The Conversion Agenda

"Freedom to convert" is counterproductive as a generalized doctrine. It fails to come to terms with the complex interrelationships between self and society that make the concept of individual choice meaningful. Hence, religious conversion undermines, and in extremes would dissolve, that individual autonomy and human freedom.

Saturday, January 17, 2009

Guidelines for Christian Workers

Guidelines for Christian Workers

[This is an extract from a booklet “Anti Freedom of Faith Acts” published by Christian Institute of Management, 1359/1, 11street, Vallalar Colony, I Block, Anna Nagar (W), Chennai- 600 040, India. Email]

The Tamil Nadu Act against freedom of faith necessitates that some guidelines are given to all the full-time Christian workers serving in the state. The following was drafted by a team of legal professionals, heads of churches, mission agencies and institutions. This draft was again corrected by very responsible Christian leaders. This can be used with further modification to suit your needs.

We are taking every democratically ordained means, like the legislature, judiciary and executive to defend our freedom of faith and defeat this Act. However, we should avoid negative communal approach. The communal antisocial forces today in India would like to see the Christians also take to a communal divide. We should not fall into the trap. The Church is called by God to be a prophetic voice for the entire nation and bring healing and blessing to all peoples under all circumstances.

Our response has to be positive to accept the situation, as God allowed, in His sovereign will – for the ultimate good of His church, even if it is through unpleasant circumstances. The Lord is in control of every situation. The Church in each century has faced some difficulties in some parts of the world. Ultimately the sufferings have resulted in blessing.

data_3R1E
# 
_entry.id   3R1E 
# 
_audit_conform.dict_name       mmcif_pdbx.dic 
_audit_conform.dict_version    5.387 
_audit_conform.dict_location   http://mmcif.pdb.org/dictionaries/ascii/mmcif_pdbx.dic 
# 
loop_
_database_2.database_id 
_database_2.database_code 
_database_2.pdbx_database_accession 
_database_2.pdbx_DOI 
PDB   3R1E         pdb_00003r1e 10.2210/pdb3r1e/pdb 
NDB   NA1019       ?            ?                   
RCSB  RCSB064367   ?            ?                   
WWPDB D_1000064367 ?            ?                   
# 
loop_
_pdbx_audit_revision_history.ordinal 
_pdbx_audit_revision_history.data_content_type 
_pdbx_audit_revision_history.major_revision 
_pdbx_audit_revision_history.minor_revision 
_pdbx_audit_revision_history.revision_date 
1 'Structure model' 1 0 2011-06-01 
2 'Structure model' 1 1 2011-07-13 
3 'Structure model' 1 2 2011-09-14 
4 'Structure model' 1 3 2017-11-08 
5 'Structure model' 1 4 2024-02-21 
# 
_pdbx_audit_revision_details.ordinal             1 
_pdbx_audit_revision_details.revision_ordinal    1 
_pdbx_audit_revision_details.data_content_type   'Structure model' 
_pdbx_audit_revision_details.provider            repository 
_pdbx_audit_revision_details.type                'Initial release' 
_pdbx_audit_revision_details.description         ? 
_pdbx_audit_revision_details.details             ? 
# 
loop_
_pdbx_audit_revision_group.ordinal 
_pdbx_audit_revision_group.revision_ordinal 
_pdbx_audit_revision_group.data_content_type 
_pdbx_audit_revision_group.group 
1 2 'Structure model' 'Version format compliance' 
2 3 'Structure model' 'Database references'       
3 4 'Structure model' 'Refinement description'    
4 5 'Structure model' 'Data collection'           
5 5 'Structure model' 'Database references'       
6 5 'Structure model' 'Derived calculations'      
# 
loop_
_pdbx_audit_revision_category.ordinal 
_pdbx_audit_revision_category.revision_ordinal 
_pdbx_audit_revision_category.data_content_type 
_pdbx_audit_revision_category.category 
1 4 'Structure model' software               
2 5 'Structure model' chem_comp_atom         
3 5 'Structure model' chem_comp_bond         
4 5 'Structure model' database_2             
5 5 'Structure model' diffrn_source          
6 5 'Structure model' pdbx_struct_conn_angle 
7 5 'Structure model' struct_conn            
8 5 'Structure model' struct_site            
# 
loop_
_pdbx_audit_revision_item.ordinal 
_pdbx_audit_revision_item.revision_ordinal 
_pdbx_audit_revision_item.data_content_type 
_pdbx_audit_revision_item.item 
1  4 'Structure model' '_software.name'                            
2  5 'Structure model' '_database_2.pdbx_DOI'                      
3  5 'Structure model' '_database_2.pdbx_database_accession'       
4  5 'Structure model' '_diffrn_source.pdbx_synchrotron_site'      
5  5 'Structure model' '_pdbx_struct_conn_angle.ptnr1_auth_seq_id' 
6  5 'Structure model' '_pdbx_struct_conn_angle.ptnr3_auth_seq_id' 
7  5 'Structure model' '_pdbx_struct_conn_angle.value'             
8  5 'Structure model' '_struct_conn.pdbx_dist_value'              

According to the Acts in Tamil Nadu, MP, Arunachal and Orissa, Christian “conversion” is understood as the act of baptism. “Abetting conversion” is understood as any step aiding or leading to baptism.

The Tamil Nadu Act by and large will be used by communal anti-social forces to make false complaints to harass genuine evangelistic ministries, even if such complaints finally cannot stand in the court. However, their purpose of harassment will be achieved till the court acquits. Therefore what are suggested below are steps not only to avoid legal action, but also to avoid illegal harassment from anti-social forces.

1. Outsider participation: If a seeker from some other faith or non faith wants to attend weekly church or weekly Christian meeting or weekly Bible study, he is completely free to do so. You are at full liberty to allow him to do so. If a minor wants to attend, he can do so except that he should not sign any statement or declaration of religious nature.

2. Baptism: When a person from some other faith or non-faith wants to take baptism, you need to do the following:

a. The seeker needs to attend regular instruction in the Christian faith for 3 months or more. File some document as evidence that he attended such instruction. One simple way is to enroll the seeker in Bible correspondence Course. His filled-up correspondence lesson sheets sent to either you or the Bible Correspondence Course Centre is sufficient evidence of his study.

b. If the seeker is an illiterate or half literate provide him/her oral instruction for 3 months and some recorded evidence must be maintained like signature/ thumb impression as to attending such instruction classes.

c. Obtain a Declaration from the seeker signed by a Notary Public, that he/ she after due study of the Christian teachings, is voluntarily seeking admission in the faith / church without coercion, force, fraud, allurement, etc.

d. After the baptism, as per the Act, file the Intimation with the appropriate judicial officer. Study thoroughly the Act as well as the Rules of the Act, which will be published soon. This Intimation Form will be available in any Government publications center. Otherwise write to Christian Institute of Management.

3. Group Baptism: Avoid large group baptism as this has caused harmful publicity and resulting difficulties even though the seekers were genuine. On the other hand, an individual may not have the courage to take baptism fearing violence or harassment from anti social forces. It may be advisable that, in the case of the weaker sections of the society, a whole family is given baptism together, so that they can endure persecution together.

4. Minors: Do not give baptism to a minor from non-Christian faith unless his/ her parents request in writing for the same. Minors (from other faiths) should not sign any religious statements, without the consent of parents. Follow also the instructions given in Point No. 2 above.